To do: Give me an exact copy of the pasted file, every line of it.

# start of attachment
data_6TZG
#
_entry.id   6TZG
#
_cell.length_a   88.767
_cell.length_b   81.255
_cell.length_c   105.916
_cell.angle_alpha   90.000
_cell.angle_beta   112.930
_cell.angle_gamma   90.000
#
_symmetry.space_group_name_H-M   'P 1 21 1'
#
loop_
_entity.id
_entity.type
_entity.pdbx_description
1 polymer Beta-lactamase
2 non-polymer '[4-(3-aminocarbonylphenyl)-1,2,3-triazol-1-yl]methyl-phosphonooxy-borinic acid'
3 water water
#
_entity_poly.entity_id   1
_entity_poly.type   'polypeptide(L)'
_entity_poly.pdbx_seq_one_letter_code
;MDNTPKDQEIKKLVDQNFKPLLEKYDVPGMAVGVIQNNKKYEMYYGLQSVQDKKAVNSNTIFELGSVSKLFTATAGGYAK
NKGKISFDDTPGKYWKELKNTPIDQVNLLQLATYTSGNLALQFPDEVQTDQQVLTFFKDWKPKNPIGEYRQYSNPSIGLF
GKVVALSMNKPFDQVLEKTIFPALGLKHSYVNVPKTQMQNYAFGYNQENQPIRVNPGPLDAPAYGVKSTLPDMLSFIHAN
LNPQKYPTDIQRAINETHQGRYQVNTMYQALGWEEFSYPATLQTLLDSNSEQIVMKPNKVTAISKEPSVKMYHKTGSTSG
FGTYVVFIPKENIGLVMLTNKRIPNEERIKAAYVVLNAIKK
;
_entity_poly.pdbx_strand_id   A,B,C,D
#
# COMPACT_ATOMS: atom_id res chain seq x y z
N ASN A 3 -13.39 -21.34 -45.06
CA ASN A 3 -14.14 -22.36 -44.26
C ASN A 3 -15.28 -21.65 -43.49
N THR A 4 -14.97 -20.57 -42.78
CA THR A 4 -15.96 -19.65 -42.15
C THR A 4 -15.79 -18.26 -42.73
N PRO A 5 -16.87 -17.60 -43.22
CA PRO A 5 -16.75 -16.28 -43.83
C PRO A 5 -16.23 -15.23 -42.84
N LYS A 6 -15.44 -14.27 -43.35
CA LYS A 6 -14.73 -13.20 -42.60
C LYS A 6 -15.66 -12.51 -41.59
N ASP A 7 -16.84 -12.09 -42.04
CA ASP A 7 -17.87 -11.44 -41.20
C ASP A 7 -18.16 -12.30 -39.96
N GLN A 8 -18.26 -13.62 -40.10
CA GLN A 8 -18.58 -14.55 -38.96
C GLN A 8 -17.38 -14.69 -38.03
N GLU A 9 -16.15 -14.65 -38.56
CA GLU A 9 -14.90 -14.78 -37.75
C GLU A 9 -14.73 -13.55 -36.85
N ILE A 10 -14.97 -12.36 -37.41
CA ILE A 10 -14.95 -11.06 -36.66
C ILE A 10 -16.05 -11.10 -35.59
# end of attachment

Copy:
data_6TZG
#
_entry.id   6TZG
#
_cell.length_a   88.767
_cell.length_b   81.255
_cell.length_c   105.916
_cell.angle_alpha   90.000
_cell.angle_beta   112.930
_cell.angle_gamma   90.000
#
_symmetry.space_group_name_H-M   'P 1 21 1'
#
loop_
_entity.id
_entity.type
_entity.pdbx_description
1 polymer Beta-lactamase
2 non-polymer '[4-(3-aminocarbonylphenyl)-1,2,3-triazol-1-yl]methyl-phosphonooxy-borinic acid'
3 water water
#
_entity_poly.entity_id   1
_entity_poly.type   'polypeptide(L)'
_entity_poly.pdbx_seq_one_letter_code
;MDNTPKDQEIKKLVDQNFKPLLEKYDVPGMAVGVIQNNKKYEMYYGLQSVQDKKAVNSNTIFELGSVSKLFTATAGGYAK
NKGKISFDDTPGKYWKELKNTPIDQVNLLQLATYTSGNLALQFPDEVQTDQQVLTFFKDWKPKNPIGEYRQYSNPSIGLF
GKVVALSMNKPFDQVLEKTIFPALGLKHSYVNVPKTQMQNYAFGYNQENQPIRVNPGPLDAPAYGVKSTLPDMLSFIHAN
LNPQKYPTDIQRAINETHQGRYQVNTMYQALGWEEFSYPATLQTLLDSNSEQIVMKPNKVTAISKEPSVKMYHKTGSTSG
FGTYVVFIPKENIGLVMLTNKRIPNEERIKAAYVVLNAIKK
;
_entity_poly.pdbx_strand_id   A,B,C,D
#
# COMPACT_ATOMS: atom_id res chain seq x y z
N ASN A 3 -13.39 -21.34 -45.06
CA ASN A 3 -14.14 -22.36 -44.26
C ASN A 3 -15.28 -21.65 -43.49
N THR A 4 -14.97 -20.57 -42.78
CA THR A 4 -15.96 -19.65 -42.15
C THR A 4 -15.79 -18.26 -42.73
N PRO A 5 -16.87 -17.60 -43.22
CA PRO A 5 -16.75 -16.28 -43.83
C PRO A 5 -16.23 -15.23 -42.84
N LYS A 6 -15.44 -14.27 -43.35
CA LYS A 6 -14.73 -13.20 -42.60
C LYS A 6 -15.66 -12.51 -41.59
N ASP A 7 -16.84 -12.09 -42.04
CA ASP A 7 -17.87 -11.44 -41.20
C ASP A 7 -18.16 -12.30 -39.96
N GLN A 8 -18.26 -13.62 -40.10
CA GLN A 8 -18.58 -14.55 -38.96
C GLN A 8 -17.38 -14.69 -38.03
N GLU A 9 -16.15 -14.65 -38.56
CA GLU A 9 -14.90 -14.78 -37.75
C GLU A 9 -14.73 -13.55 -36.85
N ILE A 10 -14.97 -12.36 -37.41
CA ILE A 10 -14.95 -11.06 -36.66
C ILE A 10 -16.05 -11.10 -35.59